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  • Writer's pictureLacey Squier

Celebrating Blueberry Season in Ely

Have you experienced the radiant joy of picking plump, wild blueberries on a warm, bluesky day in northeastern Minnesota? Have you felt the pride of a bucket full of blueberries?

I remember my first summer in Ely. My new friend took me to her secret blueberry spot. She showed me how easy it is to identify the plant, and taught me that ripe berries are easy to pick – they require nothing more than a gentle tug. We moved around a vast expanse of land that had, not too long ago, experienced a low-intensity forest fire.

Indeed, it is now understood that for millennia, Indigenous people practiced low-intensity burns to support abundant blueberry growth (and healthy moose habitats). The Ojibwe word for blueberry is miin. Berry picking holds important social and cultural significance in Ojibwe culture.

In addition to being intensely flavorful and lovely to look at, blueberries are one of the most healthy fruits. Eating just ½ cup daily – that’s 42 calories – of blueberries will provide many health benefits.

Blueberries have plenty of fiber and vitamin C, as well as natural antioxidants. They have been credited with maintaining good vision, healing urinary tract infections, and lowering bad cholesterol. Consuming an abundance of blueberries has even been shown to improve memory!

It is estimated that wild blueberry plants appeared in Maine more than 10,000 years ago when

glaciers receded. Nowadays, the United States is the greatest manufacturer of blueberries in the world, producing about half of the world’s supply. More than 500 million pounds of blueberries are produced in the USA each year!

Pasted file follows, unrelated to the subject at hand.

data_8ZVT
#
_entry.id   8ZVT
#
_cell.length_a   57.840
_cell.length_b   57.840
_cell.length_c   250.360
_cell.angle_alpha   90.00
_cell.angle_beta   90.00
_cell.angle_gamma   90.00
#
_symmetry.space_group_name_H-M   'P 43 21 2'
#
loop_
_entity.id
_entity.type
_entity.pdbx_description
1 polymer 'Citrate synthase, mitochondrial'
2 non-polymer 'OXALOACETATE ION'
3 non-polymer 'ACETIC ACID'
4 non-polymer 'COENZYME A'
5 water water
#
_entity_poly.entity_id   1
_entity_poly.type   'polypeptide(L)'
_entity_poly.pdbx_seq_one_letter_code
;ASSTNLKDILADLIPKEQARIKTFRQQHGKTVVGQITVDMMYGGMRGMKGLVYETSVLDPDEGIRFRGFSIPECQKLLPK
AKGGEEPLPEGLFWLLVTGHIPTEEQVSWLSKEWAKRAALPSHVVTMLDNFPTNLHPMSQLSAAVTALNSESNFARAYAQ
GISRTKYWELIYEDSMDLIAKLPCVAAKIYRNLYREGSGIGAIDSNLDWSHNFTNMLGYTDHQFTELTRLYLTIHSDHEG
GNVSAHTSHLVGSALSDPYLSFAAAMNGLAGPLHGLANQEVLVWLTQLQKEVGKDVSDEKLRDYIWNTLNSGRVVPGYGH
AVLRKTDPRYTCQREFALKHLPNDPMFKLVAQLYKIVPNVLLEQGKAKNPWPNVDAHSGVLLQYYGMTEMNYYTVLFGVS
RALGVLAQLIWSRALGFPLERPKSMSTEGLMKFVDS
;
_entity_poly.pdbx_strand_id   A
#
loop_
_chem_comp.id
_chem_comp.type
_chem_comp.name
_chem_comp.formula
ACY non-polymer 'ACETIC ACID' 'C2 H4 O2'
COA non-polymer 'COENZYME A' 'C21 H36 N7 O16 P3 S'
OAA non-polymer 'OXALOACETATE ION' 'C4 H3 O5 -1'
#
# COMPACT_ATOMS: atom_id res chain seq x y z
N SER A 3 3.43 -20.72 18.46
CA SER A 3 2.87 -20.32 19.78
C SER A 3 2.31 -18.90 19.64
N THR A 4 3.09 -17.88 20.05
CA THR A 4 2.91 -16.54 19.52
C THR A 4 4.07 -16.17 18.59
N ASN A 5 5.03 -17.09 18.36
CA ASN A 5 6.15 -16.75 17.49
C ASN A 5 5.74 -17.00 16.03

While blueberries are native to North America, particular varieties are more suited to one region or another. Among the species of blueberries, there are four main groups: lowbush, Northern highbush, Southern highbush, and rabbiteye.

My friend and I crouched with our backs to the sun, and spent hours collecting enough of our region’s wild lowbush blueberries to make a pie. Let me tell you what! There is nothing quite like a wild blueberry pie. Certainly a store-bought blueberry pie is tasty, but it can’t hold a candle to the other-worldly flavor of these potent jewels of the northland. It’s as if they captured the taste of the delicious, pristine waters of our Rainy River Watershed. It’s like they pulled the energy of the sun from the sky and wrapped all of its goodness into little lupine-colored sachets.

This year I hope to pick enough blueberries to make a batch of hand pies, a traditional pie, and either a blueberry crumble or a blueberry cobbler. But what’s the difference between a crumble and a cobbler?

A crumble is a baked dish of fruit filling with an oat-based sweet streusel topping, sometimes made with graham crackers, flour, and nuts, and held together with butter.

A cobbler is a deep-dish fruit dessert with individual biscuit dough dropped–or cake batter spread–on top before it's baked in an oven.

Which would you prefer: Pie, crumble, or cobbler? The best way to find out is to try them all 🫐

Join us in celebrating blueberry season and the Blueberry/Art Festival! Stop in to our Northeastern Minnesotans for Wilderness Headquarters on Friday or Saturday, July 29 and 30, from 1:00pm to 6:00pm for a free mini blueberry danish (while supplies last) and free Boundary Waters Connect stickers. Visitors will also have an opportunity to win prizes by playing blueberry trivia, as well as take home fun blueberry fact sheets and free kid-friendly activities.

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